The Talking Root

I could not let it go. That medieval looking thorn with its tall spires of spikes and turrets of purple sharp bloom overwhelmed the native rose my team and I were hired to save. We were on a thirty acre restoration job and we had to save every native rose and grape, berry and oak from the clutches of “invasive, non native species” which threatened to choke and kill the tender natives recently planted by the Army Corps of Engineers in what was once an area used by mills and train yards.  I don’t consider myself violent but I felled that non native thorn like a lumberjack. I hacked it with my industrial trail clearing hoe until it was piled in helpless pieces. The enemy was utterly vanquished. Then I cleared its lifeless body from the soft dirt under the Wood Rose only to discover the heart of the beast was still beating. Its root remained in tact next to the rose.

I am no expert in such matters and I was instructed that it was not necessary to remove roots but only to clear space for the natives to reach light and air yet something compelled me to dig out that deeply embedded root. My thoughts ran something like this:

I want to just this one time finish something I start

I don’t want to quit because it’s too had

I want to be determined and willing no matter how long it takes me.

So with that list I dug and chopped and pulled for the better part of an hour until I plucked that huge root up from its tunnel home. I disconnected all its arteries one at a time, I wiggled it back and forth hearing it rip from the dirt and I dug a trench around it until I finally wrestled it from the dirt. When I finally got it out the root was the size of a long, fat carrot. It’s absence left a gaping wound in the dirt.  

When it was over I was sweaty and tired. I sat in the dirt thinking only that some roots run deeper than others. I did not feel accomplished but more surprised that I still held the deep roots of insecurity which started the fight in the first place between the root and me.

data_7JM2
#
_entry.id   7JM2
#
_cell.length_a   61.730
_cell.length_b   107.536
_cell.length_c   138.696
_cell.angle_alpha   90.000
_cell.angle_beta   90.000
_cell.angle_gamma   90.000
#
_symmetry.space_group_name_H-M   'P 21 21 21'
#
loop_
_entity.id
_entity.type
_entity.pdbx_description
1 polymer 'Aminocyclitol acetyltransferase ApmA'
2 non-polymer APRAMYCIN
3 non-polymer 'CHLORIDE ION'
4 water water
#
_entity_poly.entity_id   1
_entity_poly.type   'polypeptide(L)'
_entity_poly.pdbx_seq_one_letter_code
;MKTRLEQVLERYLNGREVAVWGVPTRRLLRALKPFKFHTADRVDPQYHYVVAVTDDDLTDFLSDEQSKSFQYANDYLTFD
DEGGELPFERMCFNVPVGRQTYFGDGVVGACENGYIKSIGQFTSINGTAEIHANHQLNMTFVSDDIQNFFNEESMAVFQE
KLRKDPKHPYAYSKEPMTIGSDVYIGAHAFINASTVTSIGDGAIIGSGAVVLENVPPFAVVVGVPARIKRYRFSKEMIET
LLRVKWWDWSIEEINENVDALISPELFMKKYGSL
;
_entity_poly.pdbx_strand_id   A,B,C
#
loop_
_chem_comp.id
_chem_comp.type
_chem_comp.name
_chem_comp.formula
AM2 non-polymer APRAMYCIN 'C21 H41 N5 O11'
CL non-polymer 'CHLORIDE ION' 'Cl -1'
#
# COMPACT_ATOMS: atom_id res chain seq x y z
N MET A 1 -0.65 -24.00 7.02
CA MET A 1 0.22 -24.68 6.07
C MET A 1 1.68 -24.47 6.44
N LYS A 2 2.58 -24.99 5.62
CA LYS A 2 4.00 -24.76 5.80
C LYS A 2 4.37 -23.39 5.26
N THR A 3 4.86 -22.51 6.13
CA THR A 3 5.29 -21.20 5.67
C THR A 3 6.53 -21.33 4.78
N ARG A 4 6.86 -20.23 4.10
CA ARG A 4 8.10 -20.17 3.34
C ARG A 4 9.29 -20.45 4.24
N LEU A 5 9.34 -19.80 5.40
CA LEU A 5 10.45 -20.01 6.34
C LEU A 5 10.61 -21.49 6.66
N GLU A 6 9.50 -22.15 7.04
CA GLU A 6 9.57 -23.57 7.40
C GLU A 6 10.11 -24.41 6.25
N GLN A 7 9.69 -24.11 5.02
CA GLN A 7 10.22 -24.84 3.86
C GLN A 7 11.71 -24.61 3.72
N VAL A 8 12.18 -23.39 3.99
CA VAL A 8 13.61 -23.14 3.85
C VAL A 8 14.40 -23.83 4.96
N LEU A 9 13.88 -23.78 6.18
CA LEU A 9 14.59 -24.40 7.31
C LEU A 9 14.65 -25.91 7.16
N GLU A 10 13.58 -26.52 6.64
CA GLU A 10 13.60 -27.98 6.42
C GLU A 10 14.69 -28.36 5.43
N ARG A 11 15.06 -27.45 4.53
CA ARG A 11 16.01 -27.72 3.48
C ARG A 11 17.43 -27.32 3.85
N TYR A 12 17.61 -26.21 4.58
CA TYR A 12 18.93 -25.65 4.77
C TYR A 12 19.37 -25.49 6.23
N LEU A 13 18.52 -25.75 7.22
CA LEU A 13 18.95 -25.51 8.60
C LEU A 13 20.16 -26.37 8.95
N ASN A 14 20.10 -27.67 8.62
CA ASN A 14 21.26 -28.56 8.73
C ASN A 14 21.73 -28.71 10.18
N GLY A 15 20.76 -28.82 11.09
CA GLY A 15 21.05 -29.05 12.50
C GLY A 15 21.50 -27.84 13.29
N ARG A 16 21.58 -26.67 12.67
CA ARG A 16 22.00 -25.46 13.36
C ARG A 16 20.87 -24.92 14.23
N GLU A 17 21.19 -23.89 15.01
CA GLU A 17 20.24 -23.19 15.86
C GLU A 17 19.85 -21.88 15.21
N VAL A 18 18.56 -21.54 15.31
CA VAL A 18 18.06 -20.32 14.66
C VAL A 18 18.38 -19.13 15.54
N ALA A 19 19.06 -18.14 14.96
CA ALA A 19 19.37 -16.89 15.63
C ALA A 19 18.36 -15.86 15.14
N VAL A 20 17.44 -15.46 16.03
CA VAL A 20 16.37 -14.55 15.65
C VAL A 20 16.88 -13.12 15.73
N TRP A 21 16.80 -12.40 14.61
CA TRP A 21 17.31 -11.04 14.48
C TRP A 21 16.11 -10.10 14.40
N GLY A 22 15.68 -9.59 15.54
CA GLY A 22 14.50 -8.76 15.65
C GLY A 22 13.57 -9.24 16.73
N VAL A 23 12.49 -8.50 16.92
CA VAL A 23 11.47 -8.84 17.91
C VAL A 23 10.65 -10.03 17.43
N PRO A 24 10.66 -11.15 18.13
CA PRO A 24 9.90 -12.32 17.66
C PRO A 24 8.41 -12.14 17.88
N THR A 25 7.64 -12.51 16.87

The facts are that I have finished many things I’ve started, stayed with plenty of things when the going got tough and have not lacked determination. The insecurity that got me digging and toiling came from a moment in a strawberry field some forty plus years ago when my mom told me I was lazy because I daydreamed and ate berries rather than picked them. She was right on that day but it was not meant to be a life sentence nor a statement of my general condition. Yet somewhere in me I stored that statement as perpetual fact and now that I was back digging in the dirt it showed itself to me quite clearly. It must have been stuck between my hands and my heart and the force of grubbing out that thorn released it. It was only when I met a determined root that I understood.

Sometimes we find ourselves being pushed in ways which make no sense until they finally do. I could not figure out why I was putting myself through this job of hoeing and sweating until that snap of clarity when the root spoke its truth.

Sweat has its timing and it is most often a week or two after we wish for it. Now I’m daydreaming in a hot bath and my mind drifts to strawberries and roots and blisters on my feet and I am so grateful.

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